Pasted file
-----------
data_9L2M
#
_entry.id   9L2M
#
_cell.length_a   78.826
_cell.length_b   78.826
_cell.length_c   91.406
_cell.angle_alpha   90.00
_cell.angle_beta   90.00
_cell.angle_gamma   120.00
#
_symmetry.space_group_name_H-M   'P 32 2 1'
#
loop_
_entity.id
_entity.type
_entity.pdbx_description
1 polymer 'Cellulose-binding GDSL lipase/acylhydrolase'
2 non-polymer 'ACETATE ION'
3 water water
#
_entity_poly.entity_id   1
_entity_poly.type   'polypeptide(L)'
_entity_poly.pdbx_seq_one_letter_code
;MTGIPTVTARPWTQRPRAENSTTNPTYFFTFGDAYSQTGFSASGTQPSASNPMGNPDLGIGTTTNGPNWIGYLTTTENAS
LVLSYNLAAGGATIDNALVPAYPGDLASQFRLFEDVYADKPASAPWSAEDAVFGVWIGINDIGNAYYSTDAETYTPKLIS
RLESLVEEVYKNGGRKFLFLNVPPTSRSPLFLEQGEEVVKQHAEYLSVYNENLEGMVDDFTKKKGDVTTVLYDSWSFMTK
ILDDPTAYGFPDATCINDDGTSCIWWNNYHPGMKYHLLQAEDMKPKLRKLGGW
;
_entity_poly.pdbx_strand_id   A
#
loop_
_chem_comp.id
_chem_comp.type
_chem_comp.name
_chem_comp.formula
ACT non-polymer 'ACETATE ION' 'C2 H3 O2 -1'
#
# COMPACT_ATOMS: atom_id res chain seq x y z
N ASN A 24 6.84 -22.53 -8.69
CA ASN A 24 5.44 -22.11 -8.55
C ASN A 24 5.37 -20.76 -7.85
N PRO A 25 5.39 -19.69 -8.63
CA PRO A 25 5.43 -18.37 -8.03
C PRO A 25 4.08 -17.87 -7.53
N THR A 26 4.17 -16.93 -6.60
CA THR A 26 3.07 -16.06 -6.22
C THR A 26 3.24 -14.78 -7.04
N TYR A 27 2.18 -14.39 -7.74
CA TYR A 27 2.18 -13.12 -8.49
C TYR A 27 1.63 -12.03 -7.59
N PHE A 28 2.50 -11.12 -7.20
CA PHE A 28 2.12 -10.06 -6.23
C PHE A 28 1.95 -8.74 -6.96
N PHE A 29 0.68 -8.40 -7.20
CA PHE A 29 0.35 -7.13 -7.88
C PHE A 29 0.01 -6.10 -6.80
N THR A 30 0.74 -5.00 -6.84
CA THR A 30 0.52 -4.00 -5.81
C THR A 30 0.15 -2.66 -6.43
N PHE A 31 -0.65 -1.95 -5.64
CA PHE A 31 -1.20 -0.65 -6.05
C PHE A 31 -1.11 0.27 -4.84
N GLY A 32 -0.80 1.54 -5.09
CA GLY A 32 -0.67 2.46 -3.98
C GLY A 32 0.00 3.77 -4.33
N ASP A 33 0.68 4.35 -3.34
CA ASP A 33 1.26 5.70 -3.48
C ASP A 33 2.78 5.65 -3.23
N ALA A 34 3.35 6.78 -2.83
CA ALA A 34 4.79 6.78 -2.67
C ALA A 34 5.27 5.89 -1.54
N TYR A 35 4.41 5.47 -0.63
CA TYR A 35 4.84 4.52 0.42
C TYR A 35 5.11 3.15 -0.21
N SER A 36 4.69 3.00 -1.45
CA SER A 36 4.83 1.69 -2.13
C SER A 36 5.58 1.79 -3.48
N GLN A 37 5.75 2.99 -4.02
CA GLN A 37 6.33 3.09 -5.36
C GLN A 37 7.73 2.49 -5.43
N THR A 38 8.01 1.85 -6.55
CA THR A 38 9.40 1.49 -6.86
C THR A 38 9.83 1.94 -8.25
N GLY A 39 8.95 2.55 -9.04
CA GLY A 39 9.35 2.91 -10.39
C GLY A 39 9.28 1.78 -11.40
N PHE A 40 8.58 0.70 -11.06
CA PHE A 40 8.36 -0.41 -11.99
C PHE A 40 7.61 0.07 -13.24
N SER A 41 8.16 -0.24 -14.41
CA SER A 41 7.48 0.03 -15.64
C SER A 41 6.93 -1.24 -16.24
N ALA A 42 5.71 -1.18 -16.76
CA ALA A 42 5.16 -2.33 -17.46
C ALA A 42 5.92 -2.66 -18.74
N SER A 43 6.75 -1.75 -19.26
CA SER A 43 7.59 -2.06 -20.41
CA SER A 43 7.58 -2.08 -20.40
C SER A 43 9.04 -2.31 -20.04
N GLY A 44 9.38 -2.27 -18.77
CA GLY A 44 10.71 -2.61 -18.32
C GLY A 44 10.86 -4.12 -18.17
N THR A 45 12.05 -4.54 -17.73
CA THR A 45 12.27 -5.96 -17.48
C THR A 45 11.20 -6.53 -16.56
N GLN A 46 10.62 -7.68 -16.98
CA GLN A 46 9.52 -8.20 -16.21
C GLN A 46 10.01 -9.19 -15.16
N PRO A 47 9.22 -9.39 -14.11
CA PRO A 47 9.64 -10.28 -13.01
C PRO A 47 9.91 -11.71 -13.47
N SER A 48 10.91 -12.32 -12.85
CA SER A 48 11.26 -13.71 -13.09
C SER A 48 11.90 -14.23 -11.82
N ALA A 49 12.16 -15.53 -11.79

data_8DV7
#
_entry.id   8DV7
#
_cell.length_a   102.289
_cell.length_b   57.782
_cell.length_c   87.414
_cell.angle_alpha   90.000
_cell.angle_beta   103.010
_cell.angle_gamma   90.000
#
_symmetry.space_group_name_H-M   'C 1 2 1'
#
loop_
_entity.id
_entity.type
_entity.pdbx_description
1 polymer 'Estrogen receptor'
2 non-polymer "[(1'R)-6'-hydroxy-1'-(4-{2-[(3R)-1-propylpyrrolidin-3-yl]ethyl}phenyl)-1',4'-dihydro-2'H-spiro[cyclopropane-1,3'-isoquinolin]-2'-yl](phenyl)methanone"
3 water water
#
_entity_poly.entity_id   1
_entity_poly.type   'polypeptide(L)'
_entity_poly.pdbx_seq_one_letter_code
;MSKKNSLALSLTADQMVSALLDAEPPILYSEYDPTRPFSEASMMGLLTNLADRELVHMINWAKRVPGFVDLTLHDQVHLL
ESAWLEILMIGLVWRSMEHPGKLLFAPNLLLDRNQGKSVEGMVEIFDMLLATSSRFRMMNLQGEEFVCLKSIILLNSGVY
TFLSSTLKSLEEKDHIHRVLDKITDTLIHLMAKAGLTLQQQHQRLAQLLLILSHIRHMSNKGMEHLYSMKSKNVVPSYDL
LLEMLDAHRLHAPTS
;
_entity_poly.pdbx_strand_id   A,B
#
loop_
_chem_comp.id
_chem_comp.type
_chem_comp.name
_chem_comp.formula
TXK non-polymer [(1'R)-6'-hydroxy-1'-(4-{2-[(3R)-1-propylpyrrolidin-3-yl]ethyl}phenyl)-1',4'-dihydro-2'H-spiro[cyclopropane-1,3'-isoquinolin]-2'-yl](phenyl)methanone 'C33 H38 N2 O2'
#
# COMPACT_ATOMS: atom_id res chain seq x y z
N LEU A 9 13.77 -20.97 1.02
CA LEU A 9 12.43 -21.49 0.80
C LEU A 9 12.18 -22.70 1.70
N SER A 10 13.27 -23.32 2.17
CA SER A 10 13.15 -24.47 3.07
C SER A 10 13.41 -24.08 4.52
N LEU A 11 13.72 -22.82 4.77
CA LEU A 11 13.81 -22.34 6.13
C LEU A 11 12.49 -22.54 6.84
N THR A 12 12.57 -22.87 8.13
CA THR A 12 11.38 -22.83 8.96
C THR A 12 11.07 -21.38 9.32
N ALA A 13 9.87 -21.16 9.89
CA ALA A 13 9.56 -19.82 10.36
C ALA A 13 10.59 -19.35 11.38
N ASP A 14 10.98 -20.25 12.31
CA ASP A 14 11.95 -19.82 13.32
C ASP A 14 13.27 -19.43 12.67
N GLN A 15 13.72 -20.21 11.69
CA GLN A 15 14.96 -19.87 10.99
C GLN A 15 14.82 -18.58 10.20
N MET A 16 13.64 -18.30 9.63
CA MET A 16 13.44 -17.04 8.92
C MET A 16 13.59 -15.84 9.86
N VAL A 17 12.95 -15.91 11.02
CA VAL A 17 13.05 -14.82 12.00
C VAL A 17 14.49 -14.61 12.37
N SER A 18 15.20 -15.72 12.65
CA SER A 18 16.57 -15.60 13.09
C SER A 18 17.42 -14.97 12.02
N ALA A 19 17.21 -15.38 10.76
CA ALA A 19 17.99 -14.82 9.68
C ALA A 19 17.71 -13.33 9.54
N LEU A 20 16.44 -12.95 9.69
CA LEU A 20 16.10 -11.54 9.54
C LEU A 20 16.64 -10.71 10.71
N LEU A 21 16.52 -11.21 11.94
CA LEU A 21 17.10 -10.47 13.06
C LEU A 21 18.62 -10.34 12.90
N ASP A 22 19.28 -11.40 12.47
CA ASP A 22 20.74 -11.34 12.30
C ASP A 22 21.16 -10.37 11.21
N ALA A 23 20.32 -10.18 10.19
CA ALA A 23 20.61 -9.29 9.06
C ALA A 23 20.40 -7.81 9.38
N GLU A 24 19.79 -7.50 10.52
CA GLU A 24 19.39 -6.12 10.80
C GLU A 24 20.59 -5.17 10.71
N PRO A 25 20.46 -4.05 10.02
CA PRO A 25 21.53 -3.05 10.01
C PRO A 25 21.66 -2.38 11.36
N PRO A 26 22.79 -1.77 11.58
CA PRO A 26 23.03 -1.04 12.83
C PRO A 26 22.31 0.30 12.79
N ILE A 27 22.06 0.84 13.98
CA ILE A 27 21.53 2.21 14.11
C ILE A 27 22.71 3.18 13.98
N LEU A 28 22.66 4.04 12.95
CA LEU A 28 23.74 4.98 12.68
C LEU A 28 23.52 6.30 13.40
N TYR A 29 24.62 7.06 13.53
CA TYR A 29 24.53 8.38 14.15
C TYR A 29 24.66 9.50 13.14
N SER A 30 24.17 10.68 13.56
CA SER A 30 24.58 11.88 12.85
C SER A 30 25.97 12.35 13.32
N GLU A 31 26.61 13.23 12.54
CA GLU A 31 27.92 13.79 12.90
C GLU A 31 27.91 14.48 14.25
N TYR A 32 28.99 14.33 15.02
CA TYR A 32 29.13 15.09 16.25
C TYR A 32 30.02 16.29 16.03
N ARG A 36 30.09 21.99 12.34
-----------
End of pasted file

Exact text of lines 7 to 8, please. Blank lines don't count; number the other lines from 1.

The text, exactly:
_cell.length_c   91.406
_cell.angle_alpha   90.00